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November 20, 2011

Sunday Book Thread: Kindle Fire Review

Okay, so here it is: my review of the Amazon Kindle Fire.

I'll give you the conclusion first: I like it. I don't love it, but I like it. (You can jump to the end of the review for a fuller qualification of this judgement.)

This is a nicely built but very plain unit. It's meant to do one thing: access your digital content on Amazon. (And to surf the web a bit.) It's really just an electronic window into Amazon's store; it's not meant to be a fully-fledged tablet computing device.

I've had a few days to use the Fire, and one thing stands out above all -- I got exactly what I expected to get. The Fire is a dense little monolith of black plastic and glass (with a rubberized back) that is featureless except for three little indentations along the bottom edge that expose a headphone jack, a mini-USB port (for both data and power), and a power button. That's it. [EDIT: There are also two little speakers set into the top of the unit.]


The unit really needs a hardware "home" button. I mean, it really needs one. The navigation keys (home, back, search, options) are generally hidden when you're reading or watching a movie, and it's not obvious what you're supposed to do to get back to the home screen. (When reading a book, for example, you have to finger-press in the center of the screen to bring up the menu; if you press too close to either edge, you simply turn the page.) If you want to change the volume, you have to bring down the "settings" menu, and while this isn't too burdensome for me, some hardware volume buttons might be nice as well.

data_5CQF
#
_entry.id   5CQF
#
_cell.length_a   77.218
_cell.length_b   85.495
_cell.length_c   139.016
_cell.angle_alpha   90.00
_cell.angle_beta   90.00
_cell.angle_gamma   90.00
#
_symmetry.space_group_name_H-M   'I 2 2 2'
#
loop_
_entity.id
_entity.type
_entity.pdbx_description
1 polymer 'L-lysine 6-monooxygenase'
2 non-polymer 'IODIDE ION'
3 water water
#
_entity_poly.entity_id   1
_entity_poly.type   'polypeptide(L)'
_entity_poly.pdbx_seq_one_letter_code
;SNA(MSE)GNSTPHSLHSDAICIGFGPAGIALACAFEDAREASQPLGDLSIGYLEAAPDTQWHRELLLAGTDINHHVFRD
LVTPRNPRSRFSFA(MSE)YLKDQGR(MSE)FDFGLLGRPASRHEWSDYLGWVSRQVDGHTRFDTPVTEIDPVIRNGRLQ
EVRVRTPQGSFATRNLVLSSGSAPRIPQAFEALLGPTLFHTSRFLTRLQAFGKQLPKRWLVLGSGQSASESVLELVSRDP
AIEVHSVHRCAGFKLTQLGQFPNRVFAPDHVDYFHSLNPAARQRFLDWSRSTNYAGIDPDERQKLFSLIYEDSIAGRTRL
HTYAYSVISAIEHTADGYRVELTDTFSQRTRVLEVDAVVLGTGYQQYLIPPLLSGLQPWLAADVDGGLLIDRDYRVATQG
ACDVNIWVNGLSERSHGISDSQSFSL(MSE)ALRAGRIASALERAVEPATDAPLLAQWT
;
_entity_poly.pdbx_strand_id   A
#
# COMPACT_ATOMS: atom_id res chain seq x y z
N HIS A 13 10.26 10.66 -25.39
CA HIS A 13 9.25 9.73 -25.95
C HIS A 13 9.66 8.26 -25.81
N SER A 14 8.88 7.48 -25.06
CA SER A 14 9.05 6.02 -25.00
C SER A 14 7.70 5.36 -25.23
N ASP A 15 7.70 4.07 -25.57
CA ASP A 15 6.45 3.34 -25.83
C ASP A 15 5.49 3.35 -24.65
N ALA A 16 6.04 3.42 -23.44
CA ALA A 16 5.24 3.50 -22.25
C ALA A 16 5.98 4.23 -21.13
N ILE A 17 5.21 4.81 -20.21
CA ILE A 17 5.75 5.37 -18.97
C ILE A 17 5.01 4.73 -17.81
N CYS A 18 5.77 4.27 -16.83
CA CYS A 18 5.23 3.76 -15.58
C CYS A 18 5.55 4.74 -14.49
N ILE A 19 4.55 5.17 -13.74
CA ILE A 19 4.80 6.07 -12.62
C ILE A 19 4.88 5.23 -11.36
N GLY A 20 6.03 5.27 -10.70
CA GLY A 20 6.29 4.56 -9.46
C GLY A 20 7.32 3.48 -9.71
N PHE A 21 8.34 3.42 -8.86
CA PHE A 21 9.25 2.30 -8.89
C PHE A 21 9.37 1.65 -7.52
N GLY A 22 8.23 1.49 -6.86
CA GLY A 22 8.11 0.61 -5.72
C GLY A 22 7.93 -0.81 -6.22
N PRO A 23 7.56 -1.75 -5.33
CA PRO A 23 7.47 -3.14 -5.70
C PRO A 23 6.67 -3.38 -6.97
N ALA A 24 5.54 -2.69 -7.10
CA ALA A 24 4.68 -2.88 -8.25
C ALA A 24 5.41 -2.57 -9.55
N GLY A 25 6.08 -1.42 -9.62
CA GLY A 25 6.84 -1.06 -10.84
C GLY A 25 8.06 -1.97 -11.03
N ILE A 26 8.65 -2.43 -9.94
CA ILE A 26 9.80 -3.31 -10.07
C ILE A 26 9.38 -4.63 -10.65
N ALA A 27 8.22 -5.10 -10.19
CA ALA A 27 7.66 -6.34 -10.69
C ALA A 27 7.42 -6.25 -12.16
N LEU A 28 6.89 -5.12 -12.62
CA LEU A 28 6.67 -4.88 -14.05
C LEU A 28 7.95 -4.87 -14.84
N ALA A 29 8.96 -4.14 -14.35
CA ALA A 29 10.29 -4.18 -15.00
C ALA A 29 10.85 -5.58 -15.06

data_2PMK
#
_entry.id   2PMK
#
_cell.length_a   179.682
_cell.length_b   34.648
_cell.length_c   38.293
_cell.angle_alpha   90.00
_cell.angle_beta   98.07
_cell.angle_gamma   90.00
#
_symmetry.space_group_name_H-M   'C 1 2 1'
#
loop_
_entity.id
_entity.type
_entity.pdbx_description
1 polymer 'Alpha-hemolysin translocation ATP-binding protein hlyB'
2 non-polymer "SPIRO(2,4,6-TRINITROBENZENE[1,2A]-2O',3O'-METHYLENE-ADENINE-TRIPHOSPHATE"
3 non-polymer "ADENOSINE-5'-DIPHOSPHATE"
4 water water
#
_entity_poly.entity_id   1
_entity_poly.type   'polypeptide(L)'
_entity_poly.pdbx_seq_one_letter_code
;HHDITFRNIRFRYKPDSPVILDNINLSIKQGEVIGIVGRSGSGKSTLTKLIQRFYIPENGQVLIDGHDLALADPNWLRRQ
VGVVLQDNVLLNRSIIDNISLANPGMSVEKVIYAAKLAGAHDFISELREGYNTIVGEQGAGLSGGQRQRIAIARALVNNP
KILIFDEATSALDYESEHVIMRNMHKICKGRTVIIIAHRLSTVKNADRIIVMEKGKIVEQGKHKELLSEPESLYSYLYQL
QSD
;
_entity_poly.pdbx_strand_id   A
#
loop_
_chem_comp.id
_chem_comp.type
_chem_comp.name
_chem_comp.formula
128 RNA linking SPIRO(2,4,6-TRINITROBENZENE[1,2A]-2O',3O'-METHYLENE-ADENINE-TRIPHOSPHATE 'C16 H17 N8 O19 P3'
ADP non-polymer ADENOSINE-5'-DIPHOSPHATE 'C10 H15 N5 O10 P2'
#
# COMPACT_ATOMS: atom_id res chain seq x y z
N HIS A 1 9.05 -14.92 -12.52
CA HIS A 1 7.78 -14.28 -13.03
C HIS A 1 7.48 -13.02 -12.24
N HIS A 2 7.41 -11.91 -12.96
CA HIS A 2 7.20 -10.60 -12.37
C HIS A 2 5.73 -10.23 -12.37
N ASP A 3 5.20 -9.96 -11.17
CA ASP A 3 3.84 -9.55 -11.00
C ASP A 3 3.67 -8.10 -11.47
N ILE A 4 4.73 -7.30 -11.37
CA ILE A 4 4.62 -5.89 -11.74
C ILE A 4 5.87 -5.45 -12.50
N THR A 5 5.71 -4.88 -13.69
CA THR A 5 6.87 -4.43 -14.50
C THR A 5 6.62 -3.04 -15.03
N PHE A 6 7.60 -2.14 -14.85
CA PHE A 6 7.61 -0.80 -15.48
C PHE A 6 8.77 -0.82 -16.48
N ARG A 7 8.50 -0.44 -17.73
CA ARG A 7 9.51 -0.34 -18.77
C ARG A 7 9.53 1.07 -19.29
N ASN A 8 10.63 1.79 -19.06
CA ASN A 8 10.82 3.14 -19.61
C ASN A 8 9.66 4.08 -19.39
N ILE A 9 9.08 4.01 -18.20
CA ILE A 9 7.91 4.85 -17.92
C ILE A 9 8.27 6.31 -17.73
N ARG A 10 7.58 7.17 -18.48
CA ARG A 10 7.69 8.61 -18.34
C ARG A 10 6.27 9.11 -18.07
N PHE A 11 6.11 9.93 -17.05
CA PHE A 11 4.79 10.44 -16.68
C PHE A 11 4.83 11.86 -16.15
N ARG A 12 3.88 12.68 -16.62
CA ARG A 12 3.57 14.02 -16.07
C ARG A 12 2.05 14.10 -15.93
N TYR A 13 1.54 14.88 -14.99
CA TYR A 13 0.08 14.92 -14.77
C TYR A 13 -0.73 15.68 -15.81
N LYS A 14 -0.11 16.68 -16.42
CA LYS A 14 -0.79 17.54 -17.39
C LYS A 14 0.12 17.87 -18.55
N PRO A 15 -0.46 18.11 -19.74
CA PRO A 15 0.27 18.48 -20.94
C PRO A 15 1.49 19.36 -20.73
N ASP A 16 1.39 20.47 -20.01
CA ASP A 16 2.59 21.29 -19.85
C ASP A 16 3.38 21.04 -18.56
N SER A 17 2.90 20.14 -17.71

This unit is WiFi only (no 3G), and so far the network aspects have worked just fine. I can download or stream content speedily, and the unit came pre-configured to access my Amazon account. All my "cloud" media -- books, movies, TV shows, music -- were present and could be easily accessed. I found streaming my media to be convenient, but if you want to download your media to the local storage and consume it later (if you're out of WiFi range, for example), you can do that as well. The internal memory is fairly limited, though: 8GB, of which about 6GB is available for storage. This gives you ample room for books, but for movies and TV shows you may find yourself getting squeezed. And there's no option to expand the storage: no SD card slots or anything. What you see is what you get -- and it's all you get.

When you turn the unit on, you get a customized Amazon version of the Android smartphone/tablet operating system. My unit immediately updated itself the first time I turned it on, and then took a terrifyingly long time to install the update and reboot -- I thought it was bricked. But after several minutes it booted into Amazon's "home" screen, a "carousel" view of all of your recently-browsed items (books, movies, music, etc.)

Using this carousel metaphor for the home screen is interesting, and might prove to be useful if you tend to hop around a lot in your media collection. I found the "favorites" shelf underneath the carousel more useful as I tend to only have three or four things going at a time. One thing about this carousel view: it tends to be a little bit too responsive to finger swipes and not responsive enough to finger presses. It's easy to zoom past something you're looking for, and it sometimes takes me two or three tries to finger-press the one I want. (The entire UI sometimes suffers from laggy finger-press response, but that's an Android thing: I have the same issue with my smartphone.)